The street corner prophets often act as if they’re deeply concerned about the fate of souls they disagree with, but you can tell that they relish the prospect of eternal torment for their online enemies.
Some don’t even try to hide their true motives:
“I hope you like worms because you will have your own personal worm to feed off your fat drippings in hell for all eternity…”
That’s what a commenter called “HeavenSent” said to another following an article on evangelical Pastor Rick Warren. HeavenSent ended his malediction with one word: “Amen.”
Okay, so that’s the wrong way to argue about religion online if you’re a street corner prophet. Now, here’s the right way:
Not everyone who disagrees with you deserves eternal torment. People rarely listen to someone who is in perpetual attack mode.
“We change no one’s mind by attacking,” said Charles Camosy, an ethics professor at Fordham University in New York City.
Camosy has made a career out of bridging religious differences. He’s part of a “Contending Modernites” group, which finds common ground between Christians and Muslims. He’s also the co-founder of a website devoted to dialing down the heat in religious arguments entitled, “Catholic Moral Theology.”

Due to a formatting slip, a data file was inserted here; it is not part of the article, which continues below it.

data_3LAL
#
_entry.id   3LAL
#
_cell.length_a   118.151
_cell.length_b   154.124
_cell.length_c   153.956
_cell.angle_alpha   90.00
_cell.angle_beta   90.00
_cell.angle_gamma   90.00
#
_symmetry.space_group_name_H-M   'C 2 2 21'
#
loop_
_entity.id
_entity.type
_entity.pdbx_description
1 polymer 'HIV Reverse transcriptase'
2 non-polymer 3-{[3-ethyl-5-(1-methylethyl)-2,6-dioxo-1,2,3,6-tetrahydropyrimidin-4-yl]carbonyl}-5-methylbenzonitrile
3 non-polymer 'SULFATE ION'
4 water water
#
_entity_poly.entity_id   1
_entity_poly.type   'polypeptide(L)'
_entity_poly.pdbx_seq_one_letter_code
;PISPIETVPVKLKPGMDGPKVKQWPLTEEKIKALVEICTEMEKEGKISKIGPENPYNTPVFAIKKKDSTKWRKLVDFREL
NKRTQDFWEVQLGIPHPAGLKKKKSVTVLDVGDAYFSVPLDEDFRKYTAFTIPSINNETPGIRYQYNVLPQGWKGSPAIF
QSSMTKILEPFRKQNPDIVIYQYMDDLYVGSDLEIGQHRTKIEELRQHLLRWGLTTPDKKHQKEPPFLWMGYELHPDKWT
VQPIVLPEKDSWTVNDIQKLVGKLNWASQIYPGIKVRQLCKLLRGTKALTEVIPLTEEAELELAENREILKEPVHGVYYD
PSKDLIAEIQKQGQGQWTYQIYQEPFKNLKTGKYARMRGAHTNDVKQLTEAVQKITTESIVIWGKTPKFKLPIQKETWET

Camosy says that online discussions about religion are difficult because they are not in person. Tone and nuance gets lost online.
“You can’t look them in the face,” he said. “You can’t shake their hand or give a hug. You find it very difficult to have that sort of embodied trust.”
There isn’t any notion of “embodied trust” with the next online character: The provoker.
The provoker doesn’t even pretend to care about the final destination for someone’s soul. They come out punching, and they love to say things that they probably wouldn’t say to someone in person.